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SOCI4096

Capstone project in criminology

Offer semester
1st & 2nd semester

Course description

The Capstone Project is a six-credit compulsory course for major students in a sociological subject to be offered in the final year of study. It aims to provide students with the opportunity to integrate their sociological knowledge and skills through a series of workshop, class discussion, student presentations, portfolio work and experiential learning. The Capstone Project should normally be undertaken in a small group of two or three students. Students will be allocated a supervisor who will help them identify a topic of interest that is relevant to the core discipline. All projects should contain an element of public engagement.

 

Capstone project archive

Browse students’ completed projects and discover their findings in our capstone project archive.

Related courses

Course learning outcomes

By the end of the course, students are expected to have the ability to:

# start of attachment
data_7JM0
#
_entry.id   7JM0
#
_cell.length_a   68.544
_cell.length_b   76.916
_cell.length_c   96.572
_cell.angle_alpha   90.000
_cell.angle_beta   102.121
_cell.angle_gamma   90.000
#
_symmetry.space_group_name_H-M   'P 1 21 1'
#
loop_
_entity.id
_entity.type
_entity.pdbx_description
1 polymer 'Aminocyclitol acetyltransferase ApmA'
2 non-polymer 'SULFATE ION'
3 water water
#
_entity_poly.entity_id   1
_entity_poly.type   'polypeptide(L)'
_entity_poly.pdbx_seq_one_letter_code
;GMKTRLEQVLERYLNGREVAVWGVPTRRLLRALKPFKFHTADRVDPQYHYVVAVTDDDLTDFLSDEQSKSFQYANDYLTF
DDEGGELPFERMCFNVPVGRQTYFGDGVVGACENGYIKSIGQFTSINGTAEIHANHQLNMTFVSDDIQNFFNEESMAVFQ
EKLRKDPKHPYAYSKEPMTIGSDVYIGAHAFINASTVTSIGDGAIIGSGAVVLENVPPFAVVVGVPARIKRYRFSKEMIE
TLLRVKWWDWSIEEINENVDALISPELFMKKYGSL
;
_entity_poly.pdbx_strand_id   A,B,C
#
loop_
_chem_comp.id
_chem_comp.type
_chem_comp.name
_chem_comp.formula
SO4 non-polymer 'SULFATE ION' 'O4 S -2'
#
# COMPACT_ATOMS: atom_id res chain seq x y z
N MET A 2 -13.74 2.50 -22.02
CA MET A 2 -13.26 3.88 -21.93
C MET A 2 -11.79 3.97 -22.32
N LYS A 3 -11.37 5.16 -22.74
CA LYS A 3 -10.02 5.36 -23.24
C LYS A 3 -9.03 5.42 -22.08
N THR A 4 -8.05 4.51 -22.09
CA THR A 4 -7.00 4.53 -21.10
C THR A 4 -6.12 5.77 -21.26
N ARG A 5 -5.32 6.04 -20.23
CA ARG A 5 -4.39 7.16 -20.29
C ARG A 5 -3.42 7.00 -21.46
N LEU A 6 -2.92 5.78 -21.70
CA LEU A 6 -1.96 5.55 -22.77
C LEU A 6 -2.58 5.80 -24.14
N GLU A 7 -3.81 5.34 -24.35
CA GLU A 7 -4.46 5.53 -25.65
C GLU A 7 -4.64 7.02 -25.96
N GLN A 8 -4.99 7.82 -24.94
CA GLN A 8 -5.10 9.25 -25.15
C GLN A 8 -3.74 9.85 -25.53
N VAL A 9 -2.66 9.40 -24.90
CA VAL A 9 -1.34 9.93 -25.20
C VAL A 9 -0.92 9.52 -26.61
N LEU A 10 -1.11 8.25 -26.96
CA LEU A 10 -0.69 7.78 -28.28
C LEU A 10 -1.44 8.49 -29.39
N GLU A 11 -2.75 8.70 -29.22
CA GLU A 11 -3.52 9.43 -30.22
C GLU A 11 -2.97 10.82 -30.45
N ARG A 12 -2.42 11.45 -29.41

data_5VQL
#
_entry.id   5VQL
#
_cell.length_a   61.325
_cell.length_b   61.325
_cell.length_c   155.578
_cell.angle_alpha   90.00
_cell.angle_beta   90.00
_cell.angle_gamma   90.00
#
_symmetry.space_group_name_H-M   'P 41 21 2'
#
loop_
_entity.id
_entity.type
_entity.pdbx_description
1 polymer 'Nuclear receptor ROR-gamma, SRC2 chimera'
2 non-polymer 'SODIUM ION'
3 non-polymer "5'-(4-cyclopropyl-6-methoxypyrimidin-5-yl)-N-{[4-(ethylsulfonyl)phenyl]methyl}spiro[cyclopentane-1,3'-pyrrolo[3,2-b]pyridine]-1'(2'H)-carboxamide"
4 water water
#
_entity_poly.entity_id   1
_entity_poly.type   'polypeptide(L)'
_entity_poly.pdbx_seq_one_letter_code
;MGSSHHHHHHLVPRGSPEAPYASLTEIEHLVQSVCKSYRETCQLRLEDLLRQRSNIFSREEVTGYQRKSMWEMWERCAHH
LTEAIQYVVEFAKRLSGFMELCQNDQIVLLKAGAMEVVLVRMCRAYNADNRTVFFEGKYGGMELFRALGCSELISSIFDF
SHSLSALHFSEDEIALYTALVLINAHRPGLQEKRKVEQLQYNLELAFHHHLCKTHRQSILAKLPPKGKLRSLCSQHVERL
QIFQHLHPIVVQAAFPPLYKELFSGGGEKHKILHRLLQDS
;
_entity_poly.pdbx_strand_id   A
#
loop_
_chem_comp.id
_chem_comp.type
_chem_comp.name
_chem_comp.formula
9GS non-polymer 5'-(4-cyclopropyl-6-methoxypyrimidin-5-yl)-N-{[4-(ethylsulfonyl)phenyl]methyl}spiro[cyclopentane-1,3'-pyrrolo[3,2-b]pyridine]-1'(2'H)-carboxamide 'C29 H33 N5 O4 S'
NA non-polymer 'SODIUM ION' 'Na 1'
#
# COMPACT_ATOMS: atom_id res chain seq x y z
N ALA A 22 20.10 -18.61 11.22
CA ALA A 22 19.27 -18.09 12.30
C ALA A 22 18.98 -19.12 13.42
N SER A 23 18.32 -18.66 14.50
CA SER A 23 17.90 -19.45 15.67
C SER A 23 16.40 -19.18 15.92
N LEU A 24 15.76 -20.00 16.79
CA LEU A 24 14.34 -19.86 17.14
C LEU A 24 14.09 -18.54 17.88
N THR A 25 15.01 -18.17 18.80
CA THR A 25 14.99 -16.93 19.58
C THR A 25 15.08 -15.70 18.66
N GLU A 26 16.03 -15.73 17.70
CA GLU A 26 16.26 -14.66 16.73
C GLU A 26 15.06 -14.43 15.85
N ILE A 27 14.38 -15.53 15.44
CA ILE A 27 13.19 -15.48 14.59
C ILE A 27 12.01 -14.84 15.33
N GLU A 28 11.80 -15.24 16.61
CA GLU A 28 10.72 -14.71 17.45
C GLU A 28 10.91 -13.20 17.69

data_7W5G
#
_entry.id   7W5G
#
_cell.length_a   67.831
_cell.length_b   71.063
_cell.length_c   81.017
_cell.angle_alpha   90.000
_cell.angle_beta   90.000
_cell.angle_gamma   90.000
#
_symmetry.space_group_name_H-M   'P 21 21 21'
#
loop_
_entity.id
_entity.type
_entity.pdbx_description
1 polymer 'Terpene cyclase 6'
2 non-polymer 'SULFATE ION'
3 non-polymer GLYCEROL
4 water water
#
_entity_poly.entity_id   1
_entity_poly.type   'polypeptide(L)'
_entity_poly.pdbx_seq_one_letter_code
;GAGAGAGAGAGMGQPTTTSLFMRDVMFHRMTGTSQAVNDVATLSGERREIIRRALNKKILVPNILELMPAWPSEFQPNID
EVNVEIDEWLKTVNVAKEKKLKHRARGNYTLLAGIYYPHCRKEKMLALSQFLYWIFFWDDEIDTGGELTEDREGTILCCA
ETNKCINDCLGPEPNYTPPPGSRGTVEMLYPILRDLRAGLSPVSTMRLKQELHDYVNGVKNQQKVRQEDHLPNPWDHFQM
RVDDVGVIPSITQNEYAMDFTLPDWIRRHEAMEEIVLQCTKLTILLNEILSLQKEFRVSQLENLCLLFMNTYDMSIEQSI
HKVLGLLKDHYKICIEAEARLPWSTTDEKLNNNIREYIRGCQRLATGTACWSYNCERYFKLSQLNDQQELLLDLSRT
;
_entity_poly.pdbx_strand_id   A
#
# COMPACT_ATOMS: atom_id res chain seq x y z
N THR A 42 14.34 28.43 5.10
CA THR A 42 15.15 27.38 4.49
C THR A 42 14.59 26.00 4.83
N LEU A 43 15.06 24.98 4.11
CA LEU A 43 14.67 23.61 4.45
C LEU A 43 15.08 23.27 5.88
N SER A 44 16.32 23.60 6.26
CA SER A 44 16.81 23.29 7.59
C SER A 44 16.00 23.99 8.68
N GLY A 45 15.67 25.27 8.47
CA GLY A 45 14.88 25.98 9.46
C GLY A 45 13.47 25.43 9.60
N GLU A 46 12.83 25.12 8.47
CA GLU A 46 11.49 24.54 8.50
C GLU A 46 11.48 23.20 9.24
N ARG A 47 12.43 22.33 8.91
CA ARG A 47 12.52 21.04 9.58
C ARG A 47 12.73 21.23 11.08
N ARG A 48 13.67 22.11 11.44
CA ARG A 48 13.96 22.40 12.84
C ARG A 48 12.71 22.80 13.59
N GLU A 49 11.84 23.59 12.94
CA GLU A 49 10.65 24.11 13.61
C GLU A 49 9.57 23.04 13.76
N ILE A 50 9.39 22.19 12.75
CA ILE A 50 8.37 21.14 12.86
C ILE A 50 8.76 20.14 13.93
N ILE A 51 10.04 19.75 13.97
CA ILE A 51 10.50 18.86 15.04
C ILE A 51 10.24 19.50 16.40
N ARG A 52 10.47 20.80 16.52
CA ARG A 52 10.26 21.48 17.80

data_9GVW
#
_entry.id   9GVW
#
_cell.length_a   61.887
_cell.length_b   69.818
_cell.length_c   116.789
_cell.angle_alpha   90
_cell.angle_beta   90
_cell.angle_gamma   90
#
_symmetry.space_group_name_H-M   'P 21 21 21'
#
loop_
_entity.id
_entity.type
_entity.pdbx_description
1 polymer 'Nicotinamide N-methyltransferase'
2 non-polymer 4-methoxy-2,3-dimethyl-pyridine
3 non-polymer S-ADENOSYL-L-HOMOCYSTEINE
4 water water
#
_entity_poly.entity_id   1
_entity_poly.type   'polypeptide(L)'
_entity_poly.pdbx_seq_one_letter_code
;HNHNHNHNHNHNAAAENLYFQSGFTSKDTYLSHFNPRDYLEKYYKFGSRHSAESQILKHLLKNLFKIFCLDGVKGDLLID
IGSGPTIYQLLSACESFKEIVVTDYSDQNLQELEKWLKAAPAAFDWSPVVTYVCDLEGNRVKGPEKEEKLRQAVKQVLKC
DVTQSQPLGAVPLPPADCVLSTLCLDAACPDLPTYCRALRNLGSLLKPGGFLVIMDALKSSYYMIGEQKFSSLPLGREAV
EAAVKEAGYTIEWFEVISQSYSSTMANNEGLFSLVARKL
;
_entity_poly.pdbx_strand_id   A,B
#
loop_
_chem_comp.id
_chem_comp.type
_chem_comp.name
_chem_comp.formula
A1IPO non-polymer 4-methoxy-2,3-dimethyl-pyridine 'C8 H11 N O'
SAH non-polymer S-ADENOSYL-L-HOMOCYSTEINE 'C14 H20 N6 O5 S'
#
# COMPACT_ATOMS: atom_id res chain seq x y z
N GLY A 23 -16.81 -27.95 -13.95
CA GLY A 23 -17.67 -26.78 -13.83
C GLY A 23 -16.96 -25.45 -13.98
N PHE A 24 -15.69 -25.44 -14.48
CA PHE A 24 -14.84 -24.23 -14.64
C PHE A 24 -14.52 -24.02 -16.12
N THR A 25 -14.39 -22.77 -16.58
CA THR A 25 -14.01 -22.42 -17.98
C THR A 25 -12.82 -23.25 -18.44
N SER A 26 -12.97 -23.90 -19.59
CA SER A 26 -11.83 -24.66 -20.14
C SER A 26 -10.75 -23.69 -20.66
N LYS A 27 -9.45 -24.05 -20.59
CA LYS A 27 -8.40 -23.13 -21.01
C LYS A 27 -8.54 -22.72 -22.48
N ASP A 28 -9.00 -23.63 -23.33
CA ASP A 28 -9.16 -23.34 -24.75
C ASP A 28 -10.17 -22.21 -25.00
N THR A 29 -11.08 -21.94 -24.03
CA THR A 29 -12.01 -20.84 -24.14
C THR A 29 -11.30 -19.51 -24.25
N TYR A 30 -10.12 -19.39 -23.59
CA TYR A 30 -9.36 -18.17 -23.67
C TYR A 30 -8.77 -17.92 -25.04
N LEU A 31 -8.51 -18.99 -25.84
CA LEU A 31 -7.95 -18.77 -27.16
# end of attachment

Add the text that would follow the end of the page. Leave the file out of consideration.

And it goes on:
1. demonstrate their sociological knowledge;
  2. analyse a topic of study with critical and reflexive perspectives;
  3. articulate their learning experience into a written paper, other forms of creative output or community activities;
  4. communicate the outcome of their study and their sociologically informed views to a public audience;
  5. participate in group environment as well as in a larger community.

Assessment

TasksWeighting
Project proposal10%
Work plan & process records30%
Final work20%
Capstone archive5%
Public engagement (at capstone fair)35%

Required reading

Becker, Howard S. 1986. Writing for Social Scientists: How to Start and Finish Your Thesis, Book, or Article, with a chapter by Pamela Richards. Chicago: University of Chicago Press.

Becker, Howard S. 2007. Telling About Society. Chicago: University of Chicago Press.

Harper, Douglas. 1988. “Visual Sociology: Expanding Sociological Vision.” The American Sociologist, Volume 19, Issue 1, pp.54-70.

Turner, Victor W., and Edward M. Bruner. 1986. The Anthropology of Experience. Urbana: University of Illinois Press.

Course co-ordinator and teachers